Stack Overflow is a community of 4.7 million programmers, just like you, helping each other.

Join them; it only takes a minute:

Sign up
Join the Stack Overflow community to:
  1. Ask programming questions
  2. Answer and help your peers
  3. Get recognized for your expertise

I have an interesting problem. I'm almost there but am curious how others would tackle it. I want to display some multi-line text in a predefined area. I don't know what the text will be or how big the area will be so the function would have to be written generically. You can assume a standard font is always used but the point size is what must change.

Assume you have a function that will draw text that is passed to it in a string parameter. The function has a form object to draw in, and is also passed a rectangle object defining the bounding area of the text on the form. The function needs to display the text on the form in the given rectangle in as large a font as will fit. The challenge for me was is in calculating the size of the font to use to have the text fit as best it can, in the rectangle with minimal white space.

These 2 equations might be useful:

float pixels = (points *dpi)/72f;
float points = (pixels*72f)/dpi);


float dpi = CreateGraphics().DpiY;
share|improve this question
Wow, looking at the suggestions thus far, I didn't realize the last bit was going to be so iterative! What if we assume that text is NOT wrapped. A hard return would break up the multiple lines so we only have to worry about the longest line for width. – AlanKley Sep 24 '10 at 19:08

Well, it is tricky. Calculating a point size directly isn't going to work, the width of the text is dependent on the font metrics. Binary search is an obvious strategy but it cannot work in practice. True-type hinting and word wrapping conspire to destabilize it.

I'd recommend you start with binary search, setting hi and lo to reasonable defaults like 72 and 6. Then when the range narrows down to, say, 5 points, start testing each individual point size until you find the largest one that fits. When you write the algorithm, do make sure you count on a size N that fits but a size N-1 that doesn't fit.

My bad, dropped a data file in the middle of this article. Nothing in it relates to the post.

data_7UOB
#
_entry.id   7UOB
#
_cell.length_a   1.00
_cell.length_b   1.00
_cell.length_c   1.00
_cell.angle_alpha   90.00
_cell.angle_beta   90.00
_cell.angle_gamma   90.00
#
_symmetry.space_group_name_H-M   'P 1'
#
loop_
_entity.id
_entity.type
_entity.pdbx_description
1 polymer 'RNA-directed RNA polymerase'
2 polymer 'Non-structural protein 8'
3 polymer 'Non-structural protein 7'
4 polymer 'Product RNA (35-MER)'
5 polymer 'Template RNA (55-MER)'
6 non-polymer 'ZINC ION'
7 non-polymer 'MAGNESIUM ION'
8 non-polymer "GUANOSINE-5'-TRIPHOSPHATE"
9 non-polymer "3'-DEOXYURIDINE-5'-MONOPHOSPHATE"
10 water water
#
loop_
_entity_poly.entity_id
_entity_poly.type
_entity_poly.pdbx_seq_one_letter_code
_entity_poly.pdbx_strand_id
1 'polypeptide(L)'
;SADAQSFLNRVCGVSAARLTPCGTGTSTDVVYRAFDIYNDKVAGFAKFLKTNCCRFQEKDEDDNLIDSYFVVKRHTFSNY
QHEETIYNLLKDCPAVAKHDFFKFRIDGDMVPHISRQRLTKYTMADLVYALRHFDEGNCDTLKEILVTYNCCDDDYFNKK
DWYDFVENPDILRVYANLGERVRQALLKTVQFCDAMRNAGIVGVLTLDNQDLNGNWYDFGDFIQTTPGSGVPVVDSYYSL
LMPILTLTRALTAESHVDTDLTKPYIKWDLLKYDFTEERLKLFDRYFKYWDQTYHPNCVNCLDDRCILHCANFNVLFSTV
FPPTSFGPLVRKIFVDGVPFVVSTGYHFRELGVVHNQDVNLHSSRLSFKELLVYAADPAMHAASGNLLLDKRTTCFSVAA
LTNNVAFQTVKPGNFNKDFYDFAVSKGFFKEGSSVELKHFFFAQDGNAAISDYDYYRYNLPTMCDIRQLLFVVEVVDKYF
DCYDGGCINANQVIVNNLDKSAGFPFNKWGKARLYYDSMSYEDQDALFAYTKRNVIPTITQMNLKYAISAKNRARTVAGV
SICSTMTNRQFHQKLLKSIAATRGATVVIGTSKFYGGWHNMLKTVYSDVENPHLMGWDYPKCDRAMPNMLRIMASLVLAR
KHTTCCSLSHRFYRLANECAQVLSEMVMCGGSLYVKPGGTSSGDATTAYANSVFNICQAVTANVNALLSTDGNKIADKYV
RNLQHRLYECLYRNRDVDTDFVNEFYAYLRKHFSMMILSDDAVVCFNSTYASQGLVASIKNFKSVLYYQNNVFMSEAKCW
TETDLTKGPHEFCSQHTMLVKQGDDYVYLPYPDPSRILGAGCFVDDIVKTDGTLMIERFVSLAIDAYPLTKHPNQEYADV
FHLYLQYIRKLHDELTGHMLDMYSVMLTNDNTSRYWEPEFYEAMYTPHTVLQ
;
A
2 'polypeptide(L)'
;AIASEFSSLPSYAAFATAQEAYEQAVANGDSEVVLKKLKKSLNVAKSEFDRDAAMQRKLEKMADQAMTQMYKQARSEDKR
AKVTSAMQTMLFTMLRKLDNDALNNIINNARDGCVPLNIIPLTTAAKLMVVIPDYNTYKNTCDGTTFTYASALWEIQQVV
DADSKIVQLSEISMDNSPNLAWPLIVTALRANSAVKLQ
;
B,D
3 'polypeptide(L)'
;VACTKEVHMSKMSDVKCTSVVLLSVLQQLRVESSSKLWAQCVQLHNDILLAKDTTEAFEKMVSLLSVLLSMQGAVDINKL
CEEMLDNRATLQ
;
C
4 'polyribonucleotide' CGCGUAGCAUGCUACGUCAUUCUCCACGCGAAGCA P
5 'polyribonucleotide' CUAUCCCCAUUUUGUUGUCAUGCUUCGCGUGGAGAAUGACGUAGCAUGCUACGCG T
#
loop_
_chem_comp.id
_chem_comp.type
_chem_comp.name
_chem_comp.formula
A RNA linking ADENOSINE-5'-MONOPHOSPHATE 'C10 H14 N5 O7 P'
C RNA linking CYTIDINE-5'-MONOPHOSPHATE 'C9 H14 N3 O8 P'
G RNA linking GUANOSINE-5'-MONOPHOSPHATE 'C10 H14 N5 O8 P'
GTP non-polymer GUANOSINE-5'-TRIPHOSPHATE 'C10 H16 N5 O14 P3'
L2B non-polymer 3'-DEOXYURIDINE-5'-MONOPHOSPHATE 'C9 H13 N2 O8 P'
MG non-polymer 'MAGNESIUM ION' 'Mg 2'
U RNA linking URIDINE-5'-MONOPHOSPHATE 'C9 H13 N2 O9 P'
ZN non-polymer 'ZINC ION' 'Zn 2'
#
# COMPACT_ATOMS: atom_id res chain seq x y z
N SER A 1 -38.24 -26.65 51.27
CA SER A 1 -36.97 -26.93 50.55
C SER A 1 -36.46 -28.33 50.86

share|improve this answer
Would not allowing word wrap make it easier? – AlanKley Sep 24 '10 at 19:10
Yes, much less likely for binary search to fail. But not zero due to hinting. Stop searching when the range is less than 1 point btw. – Hans Passant Sep 24 '10 at 19:17

There is a significant problem with any solution, which is you need to determine this based on the width as well, which is completely dependent upon the font. This means you need to calculate the width of each word independently based on a predefined point size font. As you change the point size, it is not guaranteed to be consistent.

The solution won't be fast if you want it to be accurate.

I would suggest selecting two point sizes (say 6 and 18) that represent the smallest and mid- to high-point and compute the pixel width of each word in each point size. You could then compute the area of both sizes of text.

You could then extrapolate the area of the rectangle you find appropriate and determine the target size (width and height) using an arbitrary width/height ratio based on the length of text - there is an optimum readable width, for instance.

You will then need to iteratively attempt to word-wrap inside the rectangle and work backwards in point size until the text fits within the rectangle.

share|improve this answer
What if we don't take into account word wrap. We'll assume newlines break up the lines and no one line will extend beyond the rectangle – AlanKley Sep 24 '10 at 19:09
The important thing is to calculate the width first and don't change it once calculated, you can then use the width to limit the length of lines and end up with a rectangle that will (probably) be one or two extra lines tall. It doesn't always look good, but newspaper columns use a carefully calculated column width to allow maximum readability. Go with US Letter or A4 ratio rectangles (around 1.3:1). Also, the array of word widths would be helpful in quickly iterating solutions. – Tom Slick Sep 27 '10 at 16:24

binary search over point sizes: Start with the biggest available point size. If it doesn't fit, try half of that, ...

share|improve this answer
How would you determine a "fit"? – AlanKley Sep 24 '10 at 18:58

Your Answer


By posting your answer, you agree to the privacy policy and terms of service.

Not the answer you're looking for? Browse other questions tagged or ask your own question.